Skip to main content

I grew up in a denomination that had a high regard for what the Bible taught AND for what we thought the Bible should have taught.

Author Phillip Yancey had a similar experience. He described his childhood church this way: “They wouldn’t go bowling because liquor was served in bowling alleys and they wouldn’t go roller skating because it looked like dancing.”

The underlying message was this: If we get everything right, God will be pleased with us and will bless us. We even sang hymns that reinforced it …

When we walk with the Lord, in the light of His Word
What a glory he sheds on our way!
While we do His good will, He abides with us still,
And with all who will trust and obey

Not a shadow can rise, Not a cloud in the skies,
But His smile quickly drives it away;
Not a doubt or a fear, Not a sigh nor a tear,
Can abide while we trust and obey.

Trust and obey, for there’s no other way to be happy in Jesus
But to trust and obey

But there were times I had trusted and I had obeyed and the shadows didn’t go away. I still had doubts and fears. If making Jesus smile was the secret to driving away the clouds, then I wasn’t making him smile.

And if Jesus isn’t smiling at you, then he must be frowning.

This line of thinking wasn’t unique to my childhood. Not even unique to Americans. It’s human nature.

Religious or irreligious. Christian or non-Christian. Most everybody believes this: good things happen to good people and bad things happen to bad people.

When those gets reversed, we get confused. Such is the story of Job.

According to Job’s friends, there was a simple explanation as to why Job was suffering: he was reaping what he had sown. In their mind, God rewards the righteous and punishes the wicked.

Let’s listen in as three different friends take turns telling Job what his problem really is. The first one to speak is named Eliphaz.

5 But now trouble comes to you, and you are discouraged; it strikes you, and you are dismayed. 6 Should not your piety be your confidence and your blameless ways your hope? 7 “Consider now: Who, being innocent, has ever perished? Where were the upright ever destroyed? 8 As I have observed, those who plow evil and those who sow trouble reap it. 9 At the breath of God they perish; at the blast of his anger they are no more. — Job 4:5-9

Next up: Bildad.

1 Then Bildad the Shuhite replied: 2 “How long will you say such things? Your words are a blustering wind. 3 Does God pervert justice? Does the Almighty pervert what is right? 4 When your children sinned against him, he gave them over to the penalty of their sin. 5 But if you will seek God earnestly and plead with the Almighty, 6 if you are pure and upright, even now he will rouse himself on your behalf and restore you to your prosperous state. — Job 8:1-6

Next in the parade of stars is Job’s friend Zophar.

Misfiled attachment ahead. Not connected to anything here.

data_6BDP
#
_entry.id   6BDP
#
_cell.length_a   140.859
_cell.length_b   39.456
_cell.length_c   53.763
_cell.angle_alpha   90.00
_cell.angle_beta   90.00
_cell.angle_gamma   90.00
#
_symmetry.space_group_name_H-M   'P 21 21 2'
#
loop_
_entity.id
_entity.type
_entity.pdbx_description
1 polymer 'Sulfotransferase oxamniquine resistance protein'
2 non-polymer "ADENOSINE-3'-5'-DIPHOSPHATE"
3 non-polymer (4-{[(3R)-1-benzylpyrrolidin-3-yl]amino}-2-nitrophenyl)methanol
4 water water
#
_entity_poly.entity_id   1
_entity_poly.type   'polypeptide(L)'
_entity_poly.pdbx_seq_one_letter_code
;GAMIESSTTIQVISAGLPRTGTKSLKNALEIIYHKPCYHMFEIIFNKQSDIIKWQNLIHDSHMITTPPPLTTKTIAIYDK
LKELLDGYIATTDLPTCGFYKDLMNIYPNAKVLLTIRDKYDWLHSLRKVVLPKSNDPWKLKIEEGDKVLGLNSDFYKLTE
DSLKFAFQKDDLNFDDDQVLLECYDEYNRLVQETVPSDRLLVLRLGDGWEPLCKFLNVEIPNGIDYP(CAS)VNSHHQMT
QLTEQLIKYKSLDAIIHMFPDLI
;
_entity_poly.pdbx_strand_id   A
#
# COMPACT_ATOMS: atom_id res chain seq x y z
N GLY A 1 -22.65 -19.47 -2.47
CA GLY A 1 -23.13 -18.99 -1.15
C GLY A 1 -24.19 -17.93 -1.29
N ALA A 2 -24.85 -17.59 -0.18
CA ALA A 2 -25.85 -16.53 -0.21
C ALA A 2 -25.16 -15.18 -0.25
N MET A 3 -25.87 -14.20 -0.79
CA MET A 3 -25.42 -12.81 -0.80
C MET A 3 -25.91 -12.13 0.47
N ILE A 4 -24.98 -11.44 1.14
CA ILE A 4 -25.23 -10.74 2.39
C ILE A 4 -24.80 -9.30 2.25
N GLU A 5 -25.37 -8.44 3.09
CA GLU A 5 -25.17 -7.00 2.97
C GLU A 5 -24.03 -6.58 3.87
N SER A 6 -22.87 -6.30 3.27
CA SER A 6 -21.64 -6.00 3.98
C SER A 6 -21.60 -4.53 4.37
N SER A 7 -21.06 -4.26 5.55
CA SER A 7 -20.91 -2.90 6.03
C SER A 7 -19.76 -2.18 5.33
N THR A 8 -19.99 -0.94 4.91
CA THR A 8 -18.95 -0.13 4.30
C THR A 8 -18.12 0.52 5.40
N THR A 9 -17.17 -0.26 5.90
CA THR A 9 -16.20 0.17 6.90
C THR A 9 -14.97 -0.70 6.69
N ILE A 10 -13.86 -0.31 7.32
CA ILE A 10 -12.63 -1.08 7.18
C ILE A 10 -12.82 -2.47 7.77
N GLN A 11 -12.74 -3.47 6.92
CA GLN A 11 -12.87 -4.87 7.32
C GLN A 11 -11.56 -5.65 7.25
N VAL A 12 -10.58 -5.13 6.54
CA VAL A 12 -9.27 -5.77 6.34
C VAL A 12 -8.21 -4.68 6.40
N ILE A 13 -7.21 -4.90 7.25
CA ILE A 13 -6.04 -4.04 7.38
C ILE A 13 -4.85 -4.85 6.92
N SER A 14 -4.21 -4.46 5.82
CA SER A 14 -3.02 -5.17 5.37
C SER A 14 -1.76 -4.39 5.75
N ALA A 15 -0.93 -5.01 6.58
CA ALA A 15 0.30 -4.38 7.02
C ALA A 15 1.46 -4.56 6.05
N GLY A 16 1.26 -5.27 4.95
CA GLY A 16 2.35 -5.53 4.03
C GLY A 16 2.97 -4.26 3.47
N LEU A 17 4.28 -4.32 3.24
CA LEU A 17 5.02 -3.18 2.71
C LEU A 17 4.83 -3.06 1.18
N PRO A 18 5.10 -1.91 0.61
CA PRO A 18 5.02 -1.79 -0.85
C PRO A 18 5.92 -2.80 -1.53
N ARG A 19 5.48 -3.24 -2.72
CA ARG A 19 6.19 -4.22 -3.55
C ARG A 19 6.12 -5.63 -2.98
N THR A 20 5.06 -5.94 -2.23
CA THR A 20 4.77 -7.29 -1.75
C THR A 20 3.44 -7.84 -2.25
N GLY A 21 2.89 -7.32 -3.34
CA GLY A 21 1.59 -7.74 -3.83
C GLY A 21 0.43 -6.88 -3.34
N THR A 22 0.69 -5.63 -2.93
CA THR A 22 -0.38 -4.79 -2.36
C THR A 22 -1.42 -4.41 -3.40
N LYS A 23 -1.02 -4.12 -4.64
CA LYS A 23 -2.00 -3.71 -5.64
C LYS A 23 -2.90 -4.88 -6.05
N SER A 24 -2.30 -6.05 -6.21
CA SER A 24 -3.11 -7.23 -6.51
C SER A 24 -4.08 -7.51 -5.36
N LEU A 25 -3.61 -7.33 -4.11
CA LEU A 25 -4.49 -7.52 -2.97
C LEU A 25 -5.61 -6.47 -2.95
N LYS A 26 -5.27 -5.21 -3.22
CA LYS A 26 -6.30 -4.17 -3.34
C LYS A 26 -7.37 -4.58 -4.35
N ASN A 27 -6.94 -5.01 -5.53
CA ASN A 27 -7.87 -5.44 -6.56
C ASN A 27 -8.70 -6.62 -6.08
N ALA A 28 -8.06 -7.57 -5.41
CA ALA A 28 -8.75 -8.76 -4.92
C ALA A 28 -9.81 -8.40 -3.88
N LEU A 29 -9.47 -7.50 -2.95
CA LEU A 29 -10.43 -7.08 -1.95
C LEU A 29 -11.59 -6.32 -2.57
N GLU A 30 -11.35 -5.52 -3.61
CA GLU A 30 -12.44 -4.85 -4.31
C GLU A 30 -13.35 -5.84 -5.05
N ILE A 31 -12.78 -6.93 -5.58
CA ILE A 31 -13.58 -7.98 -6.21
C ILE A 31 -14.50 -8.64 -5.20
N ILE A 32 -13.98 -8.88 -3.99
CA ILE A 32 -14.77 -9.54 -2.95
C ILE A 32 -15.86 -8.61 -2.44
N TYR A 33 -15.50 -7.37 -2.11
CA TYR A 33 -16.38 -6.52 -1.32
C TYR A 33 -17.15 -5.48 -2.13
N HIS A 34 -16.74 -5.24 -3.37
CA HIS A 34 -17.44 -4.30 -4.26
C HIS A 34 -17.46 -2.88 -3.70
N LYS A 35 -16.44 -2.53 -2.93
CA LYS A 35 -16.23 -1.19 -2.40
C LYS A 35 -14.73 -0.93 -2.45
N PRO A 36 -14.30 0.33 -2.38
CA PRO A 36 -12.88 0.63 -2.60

13 “Yet if you devote your heart to him and stretch out your hands to him, 14 if you put away the sin that is in your hand and allow no evil to dwell in your tent, 15 then, free of fault, you will lift up your face; you will stand firm and without fear. 16 You will surely forget your trouble, recalling it only as waters gone by. 17 Life will be brighter than noonday, and darkness will become like morning. 18 You will be secure, because there is hope; you will look about you and take your rest in safety. 19 You will lie down, with no one to make you afraid, and many will court your favor. 20 But the eyes of the wicked will fail, and escape will elude them; their hope will become a dying gasp.” — Job 11:13-20

All three of these friends are saying the same thing: God is punishing you because you’ve sinned and it’s up to you to fix your own problems.

How does Job respond? With a bit of sarcastic humor …

2 “Doubtless you are the only people who matter, and wisdom will die with you! — Job 12:2

1 Then Job replied: 2 “I have heard many things like these; you are miserable comforters, all of you! 3 Will your long-winded speeches never end? What ails you that you keep on arguing? — Job 16:1-3

The advice Job receives from his friends is simple: work harder to be better. Then God will bless you. This advice leads to two problems.

The hammer of self-righteousness.

God calls us to live righteous lives. A simple definition of righteous is this: to do the right thing for the right reason.

In other words, I obey God’s command to not get drunk because I want to honor him.

A self-righteous approach would be this: I’m not getting drunk because I want to prove I have more control over my actions than you do.

In both cases, I didn’t get drunk. If the end result was all that mattered, then God should be pleased either way.

But that’s not how God thinks.

Legalism allows you to look good on the outside and not be changed on the inside. Legalism allows you to claim “I’ve never killed anybody” while still hating people in your heart.

The myth of self-sufficiency.

Self-righteousness and self-sufficiency go hand-in-hand. Rather than encouraging Job to rely on God, his friends were actually encouraging him to rely on himself.

“Job you need to do this. Job you need to stop that.”

On the surface, it seems logical: if you created all your problems, then surely you must be able to fix them all, too.

Legalism says God will love you if you change. The gospel says God already loves you and he will change you because he loves you.

4 But because of his great love for us, God, who is rich in mercy, 5 made us alive with Christ even when we were dead in transgressions — it is by grace you have been saved … 8 For it is by grace you have been saved, through faith — and this is not from yourselves, it is the gift of God — 9 not by works, so that no one can boast. — Ephesians 2:4-5, 8-9